80 min. Rated PG
This animated Netflix original is essentially a Santa Claus origin story; besides lovely offbeat artwork, the film’s triumph is the way its tale of a self-centered postal worker and a lonely old man slowly morph into all the traditions associated with St. Nick. An instant holiday classic.
96 min. Rated PG
Sturdy, moving and largely unknown live-action version of this beloved tale (tail?), with excellent production values and a fine cast: Samantha Morton, Peter O’Toole, Edward Fox, Peter Dinklage; the kids are especially strong. Sadly, this 2005 production made a meager $6 million worldwide—on a budget that must’ve been much higher. Subject of 11 movies and seven TV shows (including three cartoons), Lassie really shouldn’t have to sit up and beg.
100 min. Rated PG
Combining the talents of Jim Henson, writer Neil Gaiman and comic-book artist David McKean, this wildly surreal movie is not for everyone; but its visual scheme is indescribably inventive. Using Henson’s puppetry and McKean’s imagination, it unfurls a dreamworld in which a young girl—grieved over her ailing real-life mother—seeks to find a cure and resolve her guilt over how she’s treated Mom.
101 min. Rated PG; might be a trifle scary for younger kids.
MISSING LINK (2019)
Visually lovely and really funny, this animated farce focuses on a selfish Victorian explorer (Hugh Jackman) who agrees to transport a lonely Bigfoot across the planet to his long-lost cousins, the Yetis.
Another peerless gem from Laika, which gave us “Coraline” and “Kubo and the Two Strings.” Expert vocal work by Zoe Saldana, Emma Thompson and Zack Galifianakis as the good-hearted Mr. Link. In helping free Jackman’s aptly named Frost from his narcissism, the kindly beast shows that this movie’s title refers not to evolution, but rather to a caring connection between people.
95 min. Rated PG
MR. TOAD’S WILD RIDE (1996)
Wonderful live-action adaptation of Kenneth Grahame’s “Wind in the Willows”—starring several members of Monty Python’s Flying Circus!
Python’s Terry Jones—who passed away quite recently—is letter-perfect as the irrepressible Toad. With Nicol Williamson as Badger and another Pythoner, Eric Idle, bringing much warmth to the kindly Rat. Cast is rounded out by Steve Coogan and legendary Shakespearean actor Anthony Sher—with cameos for John Cleese, Michael Palin and Stephen Fry.
88 min. Rated PG
Latest and best from the Kendrick brothers, whose faith-based indies tend to turn a hefty profit due to modest budgets and crowd-pleasing appeal.
Though sometimes too preachy, “Overcomer” succeeds due to strong performances and a gripping sports climax that plays up the usual underdog motif—while throwing in one compelling extra tweak (hint: it has to do with earphones).
Young Aryn Wright-Thompson pretty much carries the film as a high-school runner with bouts of asthma—getting help from an aging hospital patient who connects with her, even though life has tossed him aside.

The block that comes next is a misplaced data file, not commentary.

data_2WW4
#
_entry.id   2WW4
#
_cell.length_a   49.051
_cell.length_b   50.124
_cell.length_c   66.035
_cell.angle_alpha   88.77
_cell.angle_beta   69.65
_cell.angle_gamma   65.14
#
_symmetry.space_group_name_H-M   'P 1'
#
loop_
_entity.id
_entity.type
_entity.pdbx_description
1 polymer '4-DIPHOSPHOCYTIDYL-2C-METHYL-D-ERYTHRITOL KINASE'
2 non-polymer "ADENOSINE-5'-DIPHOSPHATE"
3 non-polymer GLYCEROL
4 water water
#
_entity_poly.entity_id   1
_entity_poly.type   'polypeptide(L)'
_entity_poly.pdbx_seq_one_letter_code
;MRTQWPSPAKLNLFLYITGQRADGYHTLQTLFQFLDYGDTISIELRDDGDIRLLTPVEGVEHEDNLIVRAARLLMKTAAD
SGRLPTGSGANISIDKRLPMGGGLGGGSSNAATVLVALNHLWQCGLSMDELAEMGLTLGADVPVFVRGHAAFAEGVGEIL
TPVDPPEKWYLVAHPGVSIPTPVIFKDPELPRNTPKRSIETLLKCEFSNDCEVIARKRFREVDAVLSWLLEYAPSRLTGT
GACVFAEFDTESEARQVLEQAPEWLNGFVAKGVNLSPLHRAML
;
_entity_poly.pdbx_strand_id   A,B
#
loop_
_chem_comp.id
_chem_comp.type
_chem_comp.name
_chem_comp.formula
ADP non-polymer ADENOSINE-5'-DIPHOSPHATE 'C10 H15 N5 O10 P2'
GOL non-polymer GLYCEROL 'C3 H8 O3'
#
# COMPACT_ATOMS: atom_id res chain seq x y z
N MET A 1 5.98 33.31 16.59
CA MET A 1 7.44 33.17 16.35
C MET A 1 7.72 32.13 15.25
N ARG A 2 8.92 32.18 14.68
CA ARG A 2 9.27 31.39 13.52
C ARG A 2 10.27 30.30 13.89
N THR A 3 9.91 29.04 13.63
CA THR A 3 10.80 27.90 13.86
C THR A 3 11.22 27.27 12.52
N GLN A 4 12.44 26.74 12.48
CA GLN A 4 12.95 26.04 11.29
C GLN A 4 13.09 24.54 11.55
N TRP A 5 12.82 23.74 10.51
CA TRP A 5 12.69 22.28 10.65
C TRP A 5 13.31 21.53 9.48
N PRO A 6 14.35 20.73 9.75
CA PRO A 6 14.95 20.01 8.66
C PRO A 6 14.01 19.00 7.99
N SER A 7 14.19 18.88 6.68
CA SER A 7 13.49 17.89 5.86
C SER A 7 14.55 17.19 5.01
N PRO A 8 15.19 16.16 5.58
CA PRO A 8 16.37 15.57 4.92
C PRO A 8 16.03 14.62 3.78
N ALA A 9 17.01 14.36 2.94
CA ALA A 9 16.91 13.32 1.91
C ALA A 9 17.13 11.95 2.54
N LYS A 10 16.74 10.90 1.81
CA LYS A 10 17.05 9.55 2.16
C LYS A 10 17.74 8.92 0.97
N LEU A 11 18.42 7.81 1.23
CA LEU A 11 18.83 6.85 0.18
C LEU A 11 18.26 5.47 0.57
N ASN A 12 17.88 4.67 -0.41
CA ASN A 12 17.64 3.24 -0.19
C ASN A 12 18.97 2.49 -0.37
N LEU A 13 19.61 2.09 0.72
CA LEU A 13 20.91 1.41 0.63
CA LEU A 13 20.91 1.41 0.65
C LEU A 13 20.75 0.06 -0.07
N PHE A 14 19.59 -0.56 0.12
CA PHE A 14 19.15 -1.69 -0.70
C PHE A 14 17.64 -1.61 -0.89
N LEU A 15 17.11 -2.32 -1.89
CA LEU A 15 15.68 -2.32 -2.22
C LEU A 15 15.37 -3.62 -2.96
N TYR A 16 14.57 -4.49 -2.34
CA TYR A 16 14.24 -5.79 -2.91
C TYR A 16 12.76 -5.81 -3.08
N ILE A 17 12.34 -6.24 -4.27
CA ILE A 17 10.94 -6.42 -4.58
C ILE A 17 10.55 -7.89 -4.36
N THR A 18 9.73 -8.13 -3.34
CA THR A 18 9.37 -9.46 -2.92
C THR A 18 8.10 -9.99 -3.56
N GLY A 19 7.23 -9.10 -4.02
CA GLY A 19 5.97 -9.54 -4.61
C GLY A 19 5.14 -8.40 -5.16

119 min. Rated PG
THE PAGEMASTER (1994)
Still soaring after his then-recent “Home Alone,” Macaulay Culkin headlines this mix of live-action and animation. The young star plays a pathologically cautious boy who is magically whisked off to an animated storybook world, where he runs through a series of classic narratives including “Jekyll & Hyde,” “Treasure Island” and “Moby-Dick”—all of which will teach him to face his fears.
It’s a bit corny, but the animation looks good, and the vocal cast is grand: Whoopi Goldberg, Patrick Stewart, Leonard Nimoy and Christopher Lloyd.
80 min. Rated G
THE PERFECT GAME (2010)
This terrific Little League story—set in Williamsport, but not filmed here—pretty much tanked at the box office (yes, even in its hometown, where I saw it all by myself in the theater!).
It keys on the only perfect game ever pitched in the Little League World Series (1957), with strong work from Clifton Collins Jr. and Cheech Marin—the latter in the unlikely role of a Mexican priest!
And you gotta love that rollicking Dr. John version of “Take Me Out to the Ballgame.”
118 min. Rated PG
THE PHANTOM TOLLBOOTH (1970)
Mostly animated adaptation of Norman Juster’s cult-fave book about a boy’s whimsical journey through the kingdoms of Dictionopolis and Digitopolis, which are falling apart because each king thinks his purview (words and numbers) is more important. Loaded with kooky wordplay (a friendly “Which” and a cruel “Senses Taker”), plus engaging visuals overseen by animation guru Chuck Jones (Looney Tunes, the original “Grinch”).
90 min. Rated G
THE POINT (1971)
Inspired by an album from singer-songwriter Harry Nilsson (“Cococut,” “Everybody’s Talkin’”), this is a surreal animated fable about poor round-headed Oblio, banished from a homeland where everyone else has a point on top. Accompanied by his faithful dog, Arrow, Oblio meets an assortment of oddballs and eventually discovers that of course, he too has a point. Loaded with great songs; narrated by Ringo Starr; Oblio voiced by “The Brady Bunch’s” Mike Lookinland.
74 min. Not rated (made for TV)
TREASURE PLANET (2002)
Another rare box-office flop for Disney, this is nonetheless an inventive and exciting sci-fi version of Robert Louis Stevenson’s “Treasure Island”—with everything moved to outer space!
The island is a planet; the captain is a woman; protagonist Jim Hawkins is a troubled teen; the parrot is a shape-shifter—and Stevenson’s ship, the Hispaniola, has fittingly been rechristened RLS Legacy.
Vocal cast includes Emma Thompson, Joseph Gordon-Levitt, David Hyde Pierce, Martin Short and Laurie Metcalf.
95 min. Rated PG